It's a common myth that only male fireflies light up to attract females. Yes, they light up, but females also light up in response. On a warm summer night, your back yard might be transformed into a laser light show of male and female fireflies that's actually a sophisticated mating ritual. Aside from the way they flash, there are also differences in male and female firefly anatomy. If you pay close attention to the location and frequency of flashes or the differences in the abdomens, you can separate males from females.
Look to the sky for male fireflies. According to University of Kansas researcher Marc A. Branham, male fireflies fly through the air, flashing their lanterns to attract female feireflies. Fireflies with the brightest, fastest flash patterns stand the best chance of locating a mate.
Look at the ground for female fireflies. Females fly low and rest on the ground or on the grass. They wait for a male firefly whose flash pattern they find attractive, and they only flash back to signal they're interested in mating.
Observe flash patterns. Male fireflies flash often, hoping to attract a mate. Female fireflies may not even flash at all. They can wait in the grass for long spans of time without flashing until they find an acceptable mate. They often signal to those mates with one flash, but eager females can flash a series of times in rapid succession from their place on the ground. Recognize multiple flashes in a moving pattern as coming from males and flashes from the same stationary position as female.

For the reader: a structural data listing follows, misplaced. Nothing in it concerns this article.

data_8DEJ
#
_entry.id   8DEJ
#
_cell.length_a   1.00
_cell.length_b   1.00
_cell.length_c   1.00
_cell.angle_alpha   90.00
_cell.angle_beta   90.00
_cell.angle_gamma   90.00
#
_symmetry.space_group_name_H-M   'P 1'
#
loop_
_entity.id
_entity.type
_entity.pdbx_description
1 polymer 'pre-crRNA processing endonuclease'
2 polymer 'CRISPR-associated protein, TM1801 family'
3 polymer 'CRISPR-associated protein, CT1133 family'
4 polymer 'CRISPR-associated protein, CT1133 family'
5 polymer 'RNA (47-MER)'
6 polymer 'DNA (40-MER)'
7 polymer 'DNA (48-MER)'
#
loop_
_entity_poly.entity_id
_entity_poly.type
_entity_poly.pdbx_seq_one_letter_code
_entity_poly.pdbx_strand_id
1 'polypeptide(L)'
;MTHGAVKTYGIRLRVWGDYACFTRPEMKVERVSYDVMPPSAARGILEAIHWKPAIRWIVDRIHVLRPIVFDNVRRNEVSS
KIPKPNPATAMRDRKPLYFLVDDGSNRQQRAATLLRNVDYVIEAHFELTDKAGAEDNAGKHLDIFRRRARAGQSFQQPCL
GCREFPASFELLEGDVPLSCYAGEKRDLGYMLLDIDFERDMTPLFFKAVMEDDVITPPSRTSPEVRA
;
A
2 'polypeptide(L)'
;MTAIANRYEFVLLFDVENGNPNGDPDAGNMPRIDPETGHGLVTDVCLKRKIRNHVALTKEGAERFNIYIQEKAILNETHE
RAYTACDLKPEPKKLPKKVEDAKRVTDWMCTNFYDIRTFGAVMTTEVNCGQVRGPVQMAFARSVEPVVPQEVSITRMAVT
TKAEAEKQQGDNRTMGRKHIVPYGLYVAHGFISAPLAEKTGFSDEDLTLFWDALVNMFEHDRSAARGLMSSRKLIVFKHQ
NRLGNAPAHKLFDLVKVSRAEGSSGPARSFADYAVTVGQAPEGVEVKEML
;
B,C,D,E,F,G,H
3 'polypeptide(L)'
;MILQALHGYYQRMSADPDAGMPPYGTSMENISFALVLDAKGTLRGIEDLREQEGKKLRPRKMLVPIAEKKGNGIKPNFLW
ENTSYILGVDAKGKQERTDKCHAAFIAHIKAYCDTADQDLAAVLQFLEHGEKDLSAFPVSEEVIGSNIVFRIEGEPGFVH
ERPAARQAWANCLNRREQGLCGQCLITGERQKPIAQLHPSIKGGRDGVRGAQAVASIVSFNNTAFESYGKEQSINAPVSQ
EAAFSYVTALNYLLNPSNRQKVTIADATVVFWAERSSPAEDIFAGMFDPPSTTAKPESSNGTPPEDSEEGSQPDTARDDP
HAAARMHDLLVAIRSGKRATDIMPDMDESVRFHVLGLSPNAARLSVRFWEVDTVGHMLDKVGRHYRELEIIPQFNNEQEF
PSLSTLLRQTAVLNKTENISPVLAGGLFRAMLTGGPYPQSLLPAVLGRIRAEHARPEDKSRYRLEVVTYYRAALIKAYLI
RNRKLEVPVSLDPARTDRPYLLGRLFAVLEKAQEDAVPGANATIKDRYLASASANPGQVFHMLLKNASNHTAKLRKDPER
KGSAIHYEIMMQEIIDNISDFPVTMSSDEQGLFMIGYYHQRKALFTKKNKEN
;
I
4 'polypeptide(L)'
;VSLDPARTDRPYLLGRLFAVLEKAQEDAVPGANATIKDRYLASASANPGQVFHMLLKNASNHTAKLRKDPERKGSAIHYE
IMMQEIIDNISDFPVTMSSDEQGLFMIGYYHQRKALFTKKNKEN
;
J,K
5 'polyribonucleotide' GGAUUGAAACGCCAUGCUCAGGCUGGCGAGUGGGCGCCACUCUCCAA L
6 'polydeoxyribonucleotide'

Examine the insect's abdomen. According to naturalist Terry Lynch, the lantern or area that lights up is smaller on females. The male lanterns are large and unobstructed, while the female lanterns are smaller and flanked on wither side by protective layers that loosely resemble scales or armor. If you examine closely, you'll notice male fireflies have a protruding genital, while females have an ovipositor designed to receive the male genitalia.